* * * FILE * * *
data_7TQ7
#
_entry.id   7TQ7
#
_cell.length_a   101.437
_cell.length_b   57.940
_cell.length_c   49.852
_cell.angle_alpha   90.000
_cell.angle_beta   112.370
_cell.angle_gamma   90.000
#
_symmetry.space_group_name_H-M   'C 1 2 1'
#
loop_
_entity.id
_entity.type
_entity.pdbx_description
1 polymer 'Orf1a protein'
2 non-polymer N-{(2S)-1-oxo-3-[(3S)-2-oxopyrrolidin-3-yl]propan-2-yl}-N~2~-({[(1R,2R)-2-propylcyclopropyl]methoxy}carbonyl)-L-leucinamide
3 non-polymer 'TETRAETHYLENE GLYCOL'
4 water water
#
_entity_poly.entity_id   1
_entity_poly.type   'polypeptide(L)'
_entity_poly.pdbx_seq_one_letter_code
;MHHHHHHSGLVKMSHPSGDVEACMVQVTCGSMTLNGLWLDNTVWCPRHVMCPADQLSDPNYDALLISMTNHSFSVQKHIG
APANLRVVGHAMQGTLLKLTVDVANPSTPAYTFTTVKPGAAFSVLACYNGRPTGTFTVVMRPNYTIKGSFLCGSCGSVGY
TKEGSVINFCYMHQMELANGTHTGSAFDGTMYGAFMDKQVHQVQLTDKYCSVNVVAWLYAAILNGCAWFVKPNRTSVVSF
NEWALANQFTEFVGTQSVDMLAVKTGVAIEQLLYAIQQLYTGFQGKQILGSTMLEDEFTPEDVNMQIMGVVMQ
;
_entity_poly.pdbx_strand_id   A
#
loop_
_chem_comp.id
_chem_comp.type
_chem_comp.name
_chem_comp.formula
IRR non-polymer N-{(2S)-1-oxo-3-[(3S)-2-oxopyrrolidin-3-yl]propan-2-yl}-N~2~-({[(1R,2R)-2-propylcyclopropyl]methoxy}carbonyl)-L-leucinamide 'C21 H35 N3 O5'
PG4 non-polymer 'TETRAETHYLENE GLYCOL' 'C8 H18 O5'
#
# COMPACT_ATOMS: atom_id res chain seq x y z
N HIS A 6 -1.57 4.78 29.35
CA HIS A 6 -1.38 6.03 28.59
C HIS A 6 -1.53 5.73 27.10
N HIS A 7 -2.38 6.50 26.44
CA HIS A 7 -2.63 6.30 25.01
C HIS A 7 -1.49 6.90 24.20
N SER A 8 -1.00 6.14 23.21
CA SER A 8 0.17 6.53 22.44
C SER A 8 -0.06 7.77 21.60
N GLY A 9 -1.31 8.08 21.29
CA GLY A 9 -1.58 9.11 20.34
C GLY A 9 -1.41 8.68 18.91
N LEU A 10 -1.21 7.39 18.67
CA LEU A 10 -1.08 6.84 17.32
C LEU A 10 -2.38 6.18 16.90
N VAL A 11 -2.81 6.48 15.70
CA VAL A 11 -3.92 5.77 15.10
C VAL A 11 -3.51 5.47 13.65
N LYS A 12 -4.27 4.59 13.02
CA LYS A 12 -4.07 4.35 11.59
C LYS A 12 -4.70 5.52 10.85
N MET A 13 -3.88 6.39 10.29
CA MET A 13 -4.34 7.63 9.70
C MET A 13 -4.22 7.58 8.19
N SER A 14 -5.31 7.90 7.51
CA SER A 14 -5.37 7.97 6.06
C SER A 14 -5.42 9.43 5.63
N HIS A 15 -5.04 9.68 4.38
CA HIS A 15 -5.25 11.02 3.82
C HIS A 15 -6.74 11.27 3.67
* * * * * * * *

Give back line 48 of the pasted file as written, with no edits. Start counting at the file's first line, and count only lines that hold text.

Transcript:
N SER A 8 -1.00 6.14 23.21